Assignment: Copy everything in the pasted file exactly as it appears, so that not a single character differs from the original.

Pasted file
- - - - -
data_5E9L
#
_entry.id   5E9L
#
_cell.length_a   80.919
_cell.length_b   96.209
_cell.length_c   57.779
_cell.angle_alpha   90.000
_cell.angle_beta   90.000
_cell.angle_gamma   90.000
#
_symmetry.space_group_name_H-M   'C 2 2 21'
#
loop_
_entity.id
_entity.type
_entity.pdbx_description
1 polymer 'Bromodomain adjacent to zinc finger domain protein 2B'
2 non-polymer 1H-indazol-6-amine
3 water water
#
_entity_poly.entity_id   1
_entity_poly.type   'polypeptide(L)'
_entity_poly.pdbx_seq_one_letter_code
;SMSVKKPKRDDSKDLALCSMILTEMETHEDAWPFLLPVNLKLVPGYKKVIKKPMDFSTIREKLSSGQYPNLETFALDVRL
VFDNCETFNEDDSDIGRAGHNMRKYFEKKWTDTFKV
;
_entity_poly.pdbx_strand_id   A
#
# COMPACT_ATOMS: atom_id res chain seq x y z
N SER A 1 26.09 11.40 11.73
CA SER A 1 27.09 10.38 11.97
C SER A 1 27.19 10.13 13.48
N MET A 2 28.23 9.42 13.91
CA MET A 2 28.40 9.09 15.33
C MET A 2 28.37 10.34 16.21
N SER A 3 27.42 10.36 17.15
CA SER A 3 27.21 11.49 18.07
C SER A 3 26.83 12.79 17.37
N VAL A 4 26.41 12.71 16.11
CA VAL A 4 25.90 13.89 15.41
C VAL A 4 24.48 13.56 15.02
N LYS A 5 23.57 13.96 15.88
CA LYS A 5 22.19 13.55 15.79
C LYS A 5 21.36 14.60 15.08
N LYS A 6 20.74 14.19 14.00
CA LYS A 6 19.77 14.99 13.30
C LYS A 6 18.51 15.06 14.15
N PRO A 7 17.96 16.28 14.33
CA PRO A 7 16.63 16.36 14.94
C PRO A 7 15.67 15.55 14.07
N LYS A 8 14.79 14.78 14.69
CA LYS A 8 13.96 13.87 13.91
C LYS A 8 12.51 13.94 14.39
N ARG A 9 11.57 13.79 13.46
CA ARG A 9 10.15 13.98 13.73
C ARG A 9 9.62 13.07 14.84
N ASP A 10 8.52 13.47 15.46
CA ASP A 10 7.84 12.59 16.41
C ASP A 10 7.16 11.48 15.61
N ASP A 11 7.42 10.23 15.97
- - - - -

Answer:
data_5E9L
#
_entry.id   5E9L
#
_cell.length_a   80.919
_cell.length_b   96.209
_cell.length_c   57.779
_cell.angle_alpha   90.000
_cell.angle_beta   90.000
_cell.angle_gamma   90.000
#
_symmetry.space_group_name_H-M   'C 2 2 21'
#
loop_
_entity.id
_entity.type
_entity.pdbx_description
1 polymer 'Bromodomain adjacent to zinc finger domain protein 2B'
2 non-polymer 1H-indazol-6-amine
3 water water
#
_entity_poly.entity_id   1
_entity_poly.type   'polypeptide(L)'
_entity_poly.pdbx_seq_one_letter_code
;SMSVKKPKRDDSKDLALCSMILTEMETHEDAWPFLLPVNLKLVPGYKKVIKKPMDFSTIREKLSSGQYPNLETFALDVRL
VFDNCETFNEDDSDIGRAGHNMRKYFEKKWTDTFKV
;
_entity_poly.pdbx_strand_id   A
#
# COMPACT_ATOMS: atom_id res chain seq x y z
N SER A 1 26.09 11.40 11.73
CA SER A 1 27.09 10.38 11.97
C SER A 1 27.19 10.13 13.48
N MET A 2 28.23 9.42 13.91
CA MET A 2 28.40 9.09 15.33
C MET A 2 28.37 10.34 16.21
N SER A 3 27.42 10.36 17.15
CA SER A 3 27.21 11.49 18.07
C SER A 3 26.83 12.79 17.37
N VAL A 4 26.41 12.71 16.11
CA VAL A 4 25.90 13.89 15.41
C VAL A 4 24.48 13.56 15.02
N LYS A 5 23.57 13.96 15.88
CA LYS A 5 22.19 13.55 15.79
C LYS A 5 21.36 14.60 15.08
N LYS A 6 20.74 14.19 14.00
CA LYS A 6 19.77 14.99 13.30
C LYS A 6 18.51 15.06 14.15
N PRO A 7 17.96 16.28 14.33
CA PRO A 7 16.63 16.36 14.94
C PRO A 7 15.67 15.55 14.07
N LYS A 8 14.79 14.78 14.69
CA LYS A 8 13.96 13.87 13.91
C LYS A 8 12.51 13.94 14.39
N ARG A 9 11.57 13.79 13.46
CA ARG A 9 10.15 13.98 13.73
C ARG A 9 9.62 13.07 14.84
N ASP A 10 8.52 13.47 15.46
CA ASP A 10 7.84 12.59 16.41
C ASP A 10 7.16 11.48 15.61
N ASP A 11 7.42 10.23 15.97